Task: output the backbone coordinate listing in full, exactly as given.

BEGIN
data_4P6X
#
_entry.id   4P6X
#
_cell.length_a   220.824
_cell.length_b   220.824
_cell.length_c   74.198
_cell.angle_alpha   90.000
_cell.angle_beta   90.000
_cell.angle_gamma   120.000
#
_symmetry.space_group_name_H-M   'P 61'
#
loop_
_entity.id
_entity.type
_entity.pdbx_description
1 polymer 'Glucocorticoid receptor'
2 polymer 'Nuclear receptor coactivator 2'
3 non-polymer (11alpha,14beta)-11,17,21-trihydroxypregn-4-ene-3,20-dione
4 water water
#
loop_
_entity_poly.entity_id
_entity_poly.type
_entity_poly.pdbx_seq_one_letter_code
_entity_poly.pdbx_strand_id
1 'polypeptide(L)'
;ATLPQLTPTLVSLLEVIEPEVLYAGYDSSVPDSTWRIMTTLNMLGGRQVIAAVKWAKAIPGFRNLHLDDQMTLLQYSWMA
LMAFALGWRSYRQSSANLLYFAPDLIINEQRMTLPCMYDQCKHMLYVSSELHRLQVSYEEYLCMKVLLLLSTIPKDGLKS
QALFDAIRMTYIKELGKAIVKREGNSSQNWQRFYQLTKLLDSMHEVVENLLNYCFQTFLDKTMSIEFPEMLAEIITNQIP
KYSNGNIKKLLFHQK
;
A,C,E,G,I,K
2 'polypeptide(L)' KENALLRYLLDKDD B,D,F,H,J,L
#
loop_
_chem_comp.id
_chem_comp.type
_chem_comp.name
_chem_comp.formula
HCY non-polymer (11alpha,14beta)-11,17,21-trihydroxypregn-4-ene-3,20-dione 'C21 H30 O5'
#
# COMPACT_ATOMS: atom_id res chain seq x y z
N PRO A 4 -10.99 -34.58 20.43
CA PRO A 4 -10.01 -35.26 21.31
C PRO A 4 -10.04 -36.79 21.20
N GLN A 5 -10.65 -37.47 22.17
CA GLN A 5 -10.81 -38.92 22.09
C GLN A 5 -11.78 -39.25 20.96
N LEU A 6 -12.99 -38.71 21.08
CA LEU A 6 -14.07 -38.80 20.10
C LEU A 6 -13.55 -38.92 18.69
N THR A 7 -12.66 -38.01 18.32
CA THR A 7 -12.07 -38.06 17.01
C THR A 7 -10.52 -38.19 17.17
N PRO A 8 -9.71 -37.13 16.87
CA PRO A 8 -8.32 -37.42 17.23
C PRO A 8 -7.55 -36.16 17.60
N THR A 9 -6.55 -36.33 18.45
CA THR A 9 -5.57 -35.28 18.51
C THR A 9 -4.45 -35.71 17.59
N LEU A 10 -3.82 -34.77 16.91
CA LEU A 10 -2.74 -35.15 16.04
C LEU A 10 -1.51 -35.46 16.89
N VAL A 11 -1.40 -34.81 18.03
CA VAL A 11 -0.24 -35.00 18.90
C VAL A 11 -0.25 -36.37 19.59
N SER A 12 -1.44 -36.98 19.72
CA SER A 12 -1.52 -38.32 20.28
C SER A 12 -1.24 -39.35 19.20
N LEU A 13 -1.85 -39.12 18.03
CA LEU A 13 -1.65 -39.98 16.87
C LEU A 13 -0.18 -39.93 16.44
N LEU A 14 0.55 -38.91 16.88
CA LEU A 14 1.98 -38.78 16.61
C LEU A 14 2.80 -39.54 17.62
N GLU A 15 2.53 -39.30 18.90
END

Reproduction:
data_4P6X
#
_entry.id   4P6X
#
_cell.length_a   220.824
_cell.length_b   220.824
_cell.length_c   74.198
_cell.angle_alpha   90.000
_cell.angle_beta   90.000
_cell.angle_gamma   120.000
#
_symmetry.space_group_name_H-M   'P 61'
#
loop_
_entity.id
_entity.type
_entity.pdbx_description
1 polymer 'Glucocorticoid receptor'
2 polymer 'Nuclear receptor coactivator 2'
3 non-polymer (11alpha,14beta)-11,17,21-trihydroxypregn-4-ene-3,20-dione
4 water water
#
loop_
_entity_poly.entity_id
_entity_poly.type
_entity_poly.pdbx_seq_one_letter_code
_entity_poly.pdbx_strand_id
1 'polypeptide(L)'
;ATLPQLTPTLVSLLEVIEPEVLYAGYDSSVPDSTWRIMTTLNMLGGRQVIAAVKWAKAIPGFRNLHLDDQMTLLQYSWMA
LMAFALGWRSYRQSSANLLYFAPDLIINEQRMTLPCMYDQCKHMLYVSSELHRLQVSYEEYLCMKVLLLLSTIPKDGLKS
QALFDAIRMTYIKELGKAIVKREGNSSQNWQRFYQLTKLLDSMHEVVENLLNYCFQTFLDKTMSIEFPEMLAEIITNQIP
KYSNGNIKKLLFHQK
;
A,C,E,G,I,K
2 'polypeptide(L)' KENALLRYLLDKDD B,D,F,H,J,L
#
loop_
_chem_comp.id
_chem_comp.type
_chem_comp.name
_chem_comp.formula
HCY non-polymer (11alpha,14beta)-11,17,21-trihydroxypregn-4-ene-3,20-dione 'C21 H30 O5'
#
# COMPACT_ATOMS: atom_id res chain seq x y z
N PRO A 4 -10.99 -34.58 20.43
CA PRO A 4 -10.01 -35.26 21.31
C PRO A 4 -10.04 -36.79 21.20
N GLN A 5 -10.65 -37.47 22.17
CA GLN A 5 -10.81 -38.92 22.09
C GLN A 5 -11.78 -39.25 20.96
N LEU A 6 -12.99 -38.71 21.08
CA LEU A 6 -14.07 -38.80 20.10
C LEU A 6 -13.55 -38.92 18.69
N THR A 7 -12.66 -38.01 18.32
CA THR A 7 -12.07 -38.06 17.01
C THR A 7 -10.52 -38.19 17.17
N PRO A 8 -9.71 -37.13 16.87
CA PRO A 8 -8.32 -37.42 17.23
C PRO A 8 -7.55 -36.16 17.60
N THR A 9 -6.55 -36.33 18.45
CA THR A 9 -5.57 -35.28 18.51
C THR A 9 -4.45 -35.71 17.59
N LEU A 10 -3.82 -34.77 16.91
CA LEU A 10 -2.74 -35.15 16.04
C LEU A 10 -1.51 -35.46 16.89
N VAL A 11 -1.40 -34.81 18.03
CA VAL A 11 -0.24 -35.00 18.90
C VAL A 11 -0.25 -36.37 19.59
N SER A 12 -1.44 -36.98 19.72
CA SER A 12 -1.52 -38.32 20.28
C SER A 12 -1.24 -39.35 19.20
N LEU A 13 -1.85 -39.12 18.03
CA LEU A 13 -1.65 -39.98 16.87
C LEU A 13 -0.18 -39.93 16.44
N LEU A 14 0.55 -38.91 16.88
CA LEU A 14 1.98 -38.78 16.61
C LEU A 14 2.80 -39.54 17.62
N GLU A 15 2.53 -39.30 18.90